Wednesday, June 17, 2015

The History of the Equal Rights Amendment

The Equal Rights Amendment (ERA) was written by Alice Paul and Crystal Eastman, and was introduced to Congress in 1923. Since 1923, many politicians and women’s rights groups, especially the National Organization for Women have fought to pass this important amendment. It is crucial that women be included in the United States constitution. There was a time when the passing of the ERA seemed possible when it passed the House and Senate in 1972. By 1977 the ERA was ratified by 35 of the 38 states needed to pass the amendment, but a cultural war was brewing that greatly hindered the progress achieved by those who worked tirelessly to ratify the ERA. Phyllis Schlafly, a conservative figure, dominated the national discourse opposing the ERA at the time it was being ratified by the states. Schlafly opposed the ERA on the basis of it being dangerous to housewives and that it threatened traditional gender roles. She used fear-mongering tactics such as saying women would be drafted into the army and that mothers would not get custody of their children in cases of divorce. Unfortunately, this proved to be successful because by the ratification deadline in 1982, five states rescinded their ratifications, and no new states had ratified. The amendment was dead.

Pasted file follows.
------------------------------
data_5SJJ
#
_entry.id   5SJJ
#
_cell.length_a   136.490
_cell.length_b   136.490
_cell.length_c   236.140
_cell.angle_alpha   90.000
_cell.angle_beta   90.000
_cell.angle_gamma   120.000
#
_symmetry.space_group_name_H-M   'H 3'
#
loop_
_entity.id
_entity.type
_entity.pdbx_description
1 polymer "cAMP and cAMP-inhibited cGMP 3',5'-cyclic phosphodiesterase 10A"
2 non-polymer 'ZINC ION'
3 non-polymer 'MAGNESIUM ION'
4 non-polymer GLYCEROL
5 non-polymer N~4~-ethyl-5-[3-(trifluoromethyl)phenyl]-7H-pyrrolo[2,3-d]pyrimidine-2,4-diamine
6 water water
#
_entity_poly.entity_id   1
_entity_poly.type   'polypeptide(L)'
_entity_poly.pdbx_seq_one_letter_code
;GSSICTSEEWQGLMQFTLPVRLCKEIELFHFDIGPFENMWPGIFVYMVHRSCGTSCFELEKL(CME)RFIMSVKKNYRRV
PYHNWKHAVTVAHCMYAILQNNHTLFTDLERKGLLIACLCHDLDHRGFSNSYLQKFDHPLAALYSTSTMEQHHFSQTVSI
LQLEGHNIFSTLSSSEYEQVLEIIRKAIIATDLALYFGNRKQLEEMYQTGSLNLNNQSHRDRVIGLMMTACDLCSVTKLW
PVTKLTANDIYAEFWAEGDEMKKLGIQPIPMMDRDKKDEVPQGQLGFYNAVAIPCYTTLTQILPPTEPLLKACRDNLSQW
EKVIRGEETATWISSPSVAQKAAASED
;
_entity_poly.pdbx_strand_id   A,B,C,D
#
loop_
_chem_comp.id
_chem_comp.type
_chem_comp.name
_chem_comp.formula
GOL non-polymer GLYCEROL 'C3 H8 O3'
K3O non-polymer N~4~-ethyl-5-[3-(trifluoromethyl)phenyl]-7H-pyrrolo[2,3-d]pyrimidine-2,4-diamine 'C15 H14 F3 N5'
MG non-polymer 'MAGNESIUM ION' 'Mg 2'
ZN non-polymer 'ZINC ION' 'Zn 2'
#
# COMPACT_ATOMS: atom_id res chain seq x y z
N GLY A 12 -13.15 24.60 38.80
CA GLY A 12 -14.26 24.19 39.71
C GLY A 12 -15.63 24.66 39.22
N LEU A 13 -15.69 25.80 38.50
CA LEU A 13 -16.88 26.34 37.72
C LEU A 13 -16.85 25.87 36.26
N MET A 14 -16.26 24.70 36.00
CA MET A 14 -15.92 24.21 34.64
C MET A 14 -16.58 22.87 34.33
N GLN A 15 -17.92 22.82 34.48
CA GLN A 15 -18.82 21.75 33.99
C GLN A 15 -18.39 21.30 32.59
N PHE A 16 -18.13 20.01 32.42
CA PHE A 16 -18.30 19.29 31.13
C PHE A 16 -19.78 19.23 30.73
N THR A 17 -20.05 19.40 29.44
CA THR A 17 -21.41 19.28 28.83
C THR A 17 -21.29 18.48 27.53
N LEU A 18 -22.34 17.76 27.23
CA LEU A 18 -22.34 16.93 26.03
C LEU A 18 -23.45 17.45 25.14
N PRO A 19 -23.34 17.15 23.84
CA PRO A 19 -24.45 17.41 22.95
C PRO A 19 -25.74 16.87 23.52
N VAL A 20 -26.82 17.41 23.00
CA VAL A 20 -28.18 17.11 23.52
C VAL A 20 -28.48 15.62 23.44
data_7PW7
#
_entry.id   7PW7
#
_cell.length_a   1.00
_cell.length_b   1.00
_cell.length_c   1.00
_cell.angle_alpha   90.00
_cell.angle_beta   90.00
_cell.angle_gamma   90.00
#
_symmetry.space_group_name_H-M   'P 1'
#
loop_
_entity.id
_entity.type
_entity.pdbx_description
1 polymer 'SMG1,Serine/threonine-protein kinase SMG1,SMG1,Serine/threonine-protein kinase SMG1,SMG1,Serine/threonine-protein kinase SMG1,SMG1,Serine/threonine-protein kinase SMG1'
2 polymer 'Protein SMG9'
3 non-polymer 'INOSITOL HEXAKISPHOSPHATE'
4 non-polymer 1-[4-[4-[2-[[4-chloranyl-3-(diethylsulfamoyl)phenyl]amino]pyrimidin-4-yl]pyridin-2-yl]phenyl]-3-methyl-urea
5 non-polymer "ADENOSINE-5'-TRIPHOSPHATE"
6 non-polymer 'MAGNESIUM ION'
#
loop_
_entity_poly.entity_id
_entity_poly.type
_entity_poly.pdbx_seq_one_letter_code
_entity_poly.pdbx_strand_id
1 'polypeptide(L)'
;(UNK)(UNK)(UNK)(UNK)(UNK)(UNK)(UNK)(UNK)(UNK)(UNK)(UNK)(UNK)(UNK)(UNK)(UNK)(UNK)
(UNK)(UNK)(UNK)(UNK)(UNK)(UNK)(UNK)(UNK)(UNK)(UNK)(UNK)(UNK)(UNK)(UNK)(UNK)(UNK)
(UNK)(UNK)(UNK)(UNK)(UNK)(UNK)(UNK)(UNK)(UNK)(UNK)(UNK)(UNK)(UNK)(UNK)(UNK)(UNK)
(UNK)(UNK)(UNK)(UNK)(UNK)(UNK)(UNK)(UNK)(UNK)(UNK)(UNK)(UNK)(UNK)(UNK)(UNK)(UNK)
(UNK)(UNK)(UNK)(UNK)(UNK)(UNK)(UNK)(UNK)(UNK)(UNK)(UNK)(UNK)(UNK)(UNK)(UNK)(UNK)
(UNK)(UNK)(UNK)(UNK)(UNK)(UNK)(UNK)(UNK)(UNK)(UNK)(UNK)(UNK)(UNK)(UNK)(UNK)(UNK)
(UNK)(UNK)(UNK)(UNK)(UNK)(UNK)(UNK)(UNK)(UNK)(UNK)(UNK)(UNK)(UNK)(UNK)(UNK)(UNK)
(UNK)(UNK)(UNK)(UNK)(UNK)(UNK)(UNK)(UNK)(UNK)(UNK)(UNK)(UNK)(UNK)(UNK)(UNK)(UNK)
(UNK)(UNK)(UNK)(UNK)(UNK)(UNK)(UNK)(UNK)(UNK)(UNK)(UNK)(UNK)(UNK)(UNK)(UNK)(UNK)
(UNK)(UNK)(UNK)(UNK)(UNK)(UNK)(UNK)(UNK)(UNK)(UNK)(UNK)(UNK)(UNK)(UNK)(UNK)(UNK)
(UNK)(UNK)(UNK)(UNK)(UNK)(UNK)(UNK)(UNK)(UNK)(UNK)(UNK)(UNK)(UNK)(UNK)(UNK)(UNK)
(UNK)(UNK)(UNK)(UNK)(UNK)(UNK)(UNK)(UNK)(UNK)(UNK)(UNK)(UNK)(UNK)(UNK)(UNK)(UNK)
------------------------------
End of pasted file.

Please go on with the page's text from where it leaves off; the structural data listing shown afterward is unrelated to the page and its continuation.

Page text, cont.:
The ERA has been introduced to every new Congress since that volatile period from 1972-1982, but has not picked up the steam it had in the 70s. Many legal analysts have maintained that the ERA remains viable even after the ratification deadline, and that the 35 state ratifications are still acceptable. As a result there have been great efforts taken to introduce the ERA in front of every new session of Congress with the promise of no ratification expiration date. Proponents of the ERA highly favor a three state strategy, meaning if three more states ratify the ERA then that will be enough to pass the amendment considering the 35 states that ratified in the 70s are still valid. This strategy is a sensible solution to a long journey that should have ended in 1982. The status of women in the constitution should not be questioned, and it should not be up for debate. The United States cannot afford to ignore half of its population. The passing of the ERA could have unimaginable benefits to society, and could change the course of history.

Written By: Enxhi Liti, Intern- NOW Oakland/Macomb Chapter